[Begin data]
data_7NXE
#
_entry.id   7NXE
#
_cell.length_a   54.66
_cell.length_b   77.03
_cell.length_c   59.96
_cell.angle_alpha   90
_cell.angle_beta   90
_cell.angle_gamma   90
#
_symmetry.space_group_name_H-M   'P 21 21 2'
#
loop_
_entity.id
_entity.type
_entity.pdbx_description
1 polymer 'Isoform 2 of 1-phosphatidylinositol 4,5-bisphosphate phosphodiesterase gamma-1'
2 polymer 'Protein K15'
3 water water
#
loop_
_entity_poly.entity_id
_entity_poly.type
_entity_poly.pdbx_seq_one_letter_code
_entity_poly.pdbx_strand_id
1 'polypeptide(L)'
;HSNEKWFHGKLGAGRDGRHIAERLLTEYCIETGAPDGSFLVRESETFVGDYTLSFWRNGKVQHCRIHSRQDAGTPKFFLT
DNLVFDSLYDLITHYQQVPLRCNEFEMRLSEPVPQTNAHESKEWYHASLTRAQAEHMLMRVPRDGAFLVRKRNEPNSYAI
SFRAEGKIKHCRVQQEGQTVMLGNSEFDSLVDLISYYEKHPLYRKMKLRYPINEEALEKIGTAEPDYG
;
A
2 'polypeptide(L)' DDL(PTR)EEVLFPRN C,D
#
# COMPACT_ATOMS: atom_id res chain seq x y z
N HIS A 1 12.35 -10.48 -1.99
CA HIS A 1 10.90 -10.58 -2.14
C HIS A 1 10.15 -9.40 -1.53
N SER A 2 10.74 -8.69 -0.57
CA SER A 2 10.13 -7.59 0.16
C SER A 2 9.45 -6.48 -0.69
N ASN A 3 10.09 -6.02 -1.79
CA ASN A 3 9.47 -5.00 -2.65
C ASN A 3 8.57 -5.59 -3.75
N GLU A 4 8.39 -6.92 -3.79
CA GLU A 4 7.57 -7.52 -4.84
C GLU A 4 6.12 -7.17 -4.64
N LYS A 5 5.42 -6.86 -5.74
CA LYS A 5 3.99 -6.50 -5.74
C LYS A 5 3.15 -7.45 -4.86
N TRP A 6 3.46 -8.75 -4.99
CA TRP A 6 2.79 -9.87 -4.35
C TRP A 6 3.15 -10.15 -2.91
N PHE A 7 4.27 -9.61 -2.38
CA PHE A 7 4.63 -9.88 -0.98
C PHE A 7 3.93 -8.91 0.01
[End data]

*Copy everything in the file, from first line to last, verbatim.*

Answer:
data_7NXE
#
_entry.id   7NXE
#
_cell.length_a   54.66
_cell.length_b   77.03
_cell.length_c   59.96
_cell.angle_alpha   90
_cell.angle_beta   90
_cell.angle_gamma   90
#
_symmetry.space_group_name_H-M   'P 21 21 2'
#
loop_
_entity.id
_entity.type
_entity.pdbx_description
1 polymer 'Isoform 2 of 1-phosphatidylinositol 4,5-bisphosphate phosphodiesterase gamma-1'
2 polymer 'Protein K15'
3 water water
#
loop_
_entity_poly.entity_id
_entity_poly.type
_entity_poly.pdbx_seq_one_letter_code
_entity_poly.pdbx_strand_id
1 'polypeptide(L)'
;HSNEKWFHGKLGAGRDGRHIAERLLTEYCIETGAPDGSFLVRESETFVGDYTLSFWRNGKVQHCRIHSRQDAGTPKFFLT
DNLVFDSLYDLITHYQQVPLRCNEFEMRLSEPVPQTNAHESKEWYHASLTRAQAEHMLMRVPRDGAFLVRKRNEPNSYAI
SFRAEGKIKHCRVQQEGQTVMLGNSEFDSLVDLISYYEKHPLYRKMKLRYPINEEALEKIGTAEPDYG
;
A
2 'polypeptide(L)' DDL(PTR)EEVLFPRN C,D
#
# COMPACT_ATOMS: atom_id res chain seq x y z
N HIS A 1 12.35 -10.48 -1.99
CA HIS A 1 10.90 -10.58 -2.14
C HIS A 1 10.15 -9.40 -1.53
N SER A 2 10.74 -8.69 -0.57
CA SER A 2 10.13 -7.59 0.16
C SER A 2 9.45 -6.48 -0.69
N ASN A 3 10.09 -6.02 -1.79
CA ASN A 3 9.47 -5.00 -2.65
C ASN A 3 8.57 -5.59 -3.75
N GLU A 4 8.39 -6.92 -3.79
CA GLU A 4 7.57 -7.52 -4.84
C GLU A 4 6.12 -7.17 -4.64
N LYS A 5 5.42 -6.86 -5.74
CA LYS A 5 3.99 -6.50 -5.74
C LYS A 5 3.15 -7.45 -4.86
N TRP A 6 3.46 -8.75 -4.99
CA TRP A 6 2.79 -9.87 -4.35
C TRP A 6 3.15 -10.15 -2.91
N PHE A 7 4.27 -9.61 -2.38
CA PHE A 7 4.63 -9.88 -0.98
C PHE A 7 3.93 -8.91 0.01